Rihanna: The mother of all Super Bowl halftime shows

The singer’s long-awaited return to the stage was a major success, used to announce her pregnancy with her second child

Rihanna performing at the Super Bowl halftime show.
Iker Seisdedos

Entertaining the crowd during the Super Bowl intermission is something of a rite of passage for the contemporary global pop star, and to help them face the challenge, artists in the past have called on friends to back them up (Dr. Dre, 2022), have pulled out their most energy-intensive moves (Shakira and Jennifer Lopez, 2020) and changed clothes an inordinate number of times (Katy Perry, 2015). Rihanna, on the other hand, preferred to take it easy this Sunday, February 12, at the Glendale Arizona stadium where the Kansas City Chiefs defeated (38-35) the Philadelphia Eagles to win their third NFL title.

Undoubtedly this was due to the fact that she is pregnant with her second child with rapper A$AP Rocky. Her figure and the gesture of caressing her belly at the beginning of the performance unleashed a tsunami of speculation, departing from the purely musical. Once the most watched mini-concert in the world was over, the artist’s representative confirmed the suspicions. So, the singer not only made American football history; she also starred in what has perhaps been the most watched pregnancy announcement in history.

Before all that, Rihanna, 34, had descended from above to land on a platform, dressed in a red jumpsuit, surrounded by other platforms holding dozens of dancers in white suits and pumps, reminiscent of an army of beekeepers.

Rihanna performs during halftime of the Super Bowl.
Rihanna performs during halftime of the Super Bowl. CAROLINE BREHMAN (EFE)

Then, the star cast one of her feline glances at the crowd and launched into an impassive tribute to herself with a medley of her greatest hits, including Rude Boy, Wild Thoughts, Only Girl (In the World), Work and We Found Love, before launching into All of the Lights (without Kanye West), Umbrella (without Jay-Z), the song that put her on the map 16 years ago, and Diamonds.

During the 13-minute show, she walked leisurely across the moving stage like a model who has already conquered the world’s most exalted catwalks. At the end, the pulleys lifted her back up into the heavens, in a definitive demonstration that, besides being an artist endowed with charisma and a versatile voice, she does not suffer from vertigo.

She seemed so relaxed about living up to expectations after seven years without releasing an album and four years of not playing live, that she ended up winning over the audience in an entirely unexpected way. It was as if she had decided to gamble everything on a laissez-faire attitude, a kind of, “Hi, I’m Rihanna, if you don’t like what you see, that’s not my problem.” And it went down a storm. The stadium went crazy with every song change, with every eyebrow raise, and with every slight swing of the hip.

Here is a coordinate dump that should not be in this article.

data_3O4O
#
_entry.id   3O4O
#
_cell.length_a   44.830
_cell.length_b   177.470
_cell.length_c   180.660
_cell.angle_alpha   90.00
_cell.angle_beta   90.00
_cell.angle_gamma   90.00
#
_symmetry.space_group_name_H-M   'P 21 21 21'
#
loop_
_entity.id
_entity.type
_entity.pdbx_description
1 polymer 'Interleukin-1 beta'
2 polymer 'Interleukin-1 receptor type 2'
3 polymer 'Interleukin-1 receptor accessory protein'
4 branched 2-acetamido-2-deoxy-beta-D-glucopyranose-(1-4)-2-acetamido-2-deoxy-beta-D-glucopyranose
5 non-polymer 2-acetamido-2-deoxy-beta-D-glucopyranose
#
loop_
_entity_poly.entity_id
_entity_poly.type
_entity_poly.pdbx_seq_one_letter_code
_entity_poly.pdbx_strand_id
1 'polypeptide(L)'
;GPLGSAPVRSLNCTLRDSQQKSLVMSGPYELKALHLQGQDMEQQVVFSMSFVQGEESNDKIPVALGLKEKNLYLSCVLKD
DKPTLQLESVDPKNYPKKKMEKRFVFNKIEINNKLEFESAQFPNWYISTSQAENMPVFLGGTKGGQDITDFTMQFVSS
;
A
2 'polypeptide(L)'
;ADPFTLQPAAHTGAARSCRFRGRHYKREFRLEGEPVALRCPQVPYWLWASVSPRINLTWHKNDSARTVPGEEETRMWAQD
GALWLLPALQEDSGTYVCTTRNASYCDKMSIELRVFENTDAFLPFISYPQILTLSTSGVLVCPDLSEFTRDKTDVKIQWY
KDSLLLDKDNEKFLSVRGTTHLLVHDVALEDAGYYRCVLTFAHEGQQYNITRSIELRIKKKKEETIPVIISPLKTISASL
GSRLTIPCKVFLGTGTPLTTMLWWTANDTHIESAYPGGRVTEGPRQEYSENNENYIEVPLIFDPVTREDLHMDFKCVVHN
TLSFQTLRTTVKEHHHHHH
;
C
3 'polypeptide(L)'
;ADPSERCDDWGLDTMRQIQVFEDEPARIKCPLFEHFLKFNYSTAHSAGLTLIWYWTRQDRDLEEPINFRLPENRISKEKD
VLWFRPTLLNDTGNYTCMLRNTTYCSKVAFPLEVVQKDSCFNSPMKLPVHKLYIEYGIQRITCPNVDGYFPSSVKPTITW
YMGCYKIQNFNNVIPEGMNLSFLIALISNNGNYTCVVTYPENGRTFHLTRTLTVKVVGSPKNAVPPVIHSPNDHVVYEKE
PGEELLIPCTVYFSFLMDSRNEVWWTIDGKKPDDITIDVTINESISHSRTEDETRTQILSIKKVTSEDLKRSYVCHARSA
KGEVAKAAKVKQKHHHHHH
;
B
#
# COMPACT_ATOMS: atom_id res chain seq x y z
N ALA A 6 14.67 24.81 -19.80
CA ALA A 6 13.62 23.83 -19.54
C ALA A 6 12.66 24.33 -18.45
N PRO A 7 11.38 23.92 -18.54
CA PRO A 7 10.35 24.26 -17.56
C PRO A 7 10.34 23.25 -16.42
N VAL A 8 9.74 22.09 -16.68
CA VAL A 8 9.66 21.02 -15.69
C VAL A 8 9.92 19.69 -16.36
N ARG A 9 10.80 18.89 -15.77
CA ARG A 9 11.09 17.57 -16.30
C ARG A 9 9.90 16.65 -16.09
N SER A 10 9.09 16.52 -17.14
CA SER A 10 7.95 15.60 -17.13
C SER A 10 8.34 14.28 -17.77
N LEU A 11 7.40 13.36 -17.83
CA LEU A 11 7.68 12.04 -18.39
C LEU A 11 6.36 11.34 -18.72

Rihanna, surrounded by dancers, at the Super Bowl final.
Rihanna, surrounded by dancers, at the Super Bowl final. GREGORY SHAMUS (Getty Images via AFP)

While her fans were waiting for her to give them a taste of her new album, an album that she has been recording for a long time and that she calls R9, the singer focused on her entrepreneurial skills in the days leading up to the game, marketing a limited-edition T-shirt that read: “Rihanna concert interrupted by a football game, weird but whatever.” In the same vein, she interrupted her halftime show only once to touch up her makeup with one of the cosmetic products that has been keeping her from her music, and boosting her current account: Forbes valued her fortune at $1.7 billion in 2021.

But nothing Rihanna did on stage at the Super Bowl, sponsored for the first time by Apple Music, helped explain her change of heart in agreeing to participate in a show she had rejected in the past because of the problematic way in which the professional football league has dealt with the problem of racism in the US. Perhaps it helped that last year the coveted halftime show was given to a group of rappers led by Dr. Dre, or perhaps it had something to do with the fact that, for the first time in history, the two quarterbacks in contention for the title, Patrick Mahomes and Jalen Hurts, are Black, with Mahomes taking it for the Chiefs.

This week, Rihanna was asked why she changed her mind, and answered that the “right time” had come. “If I’m going to leave my baby [born last year], I’m going to leave my baby for something special. It was now or never for me,” she said.

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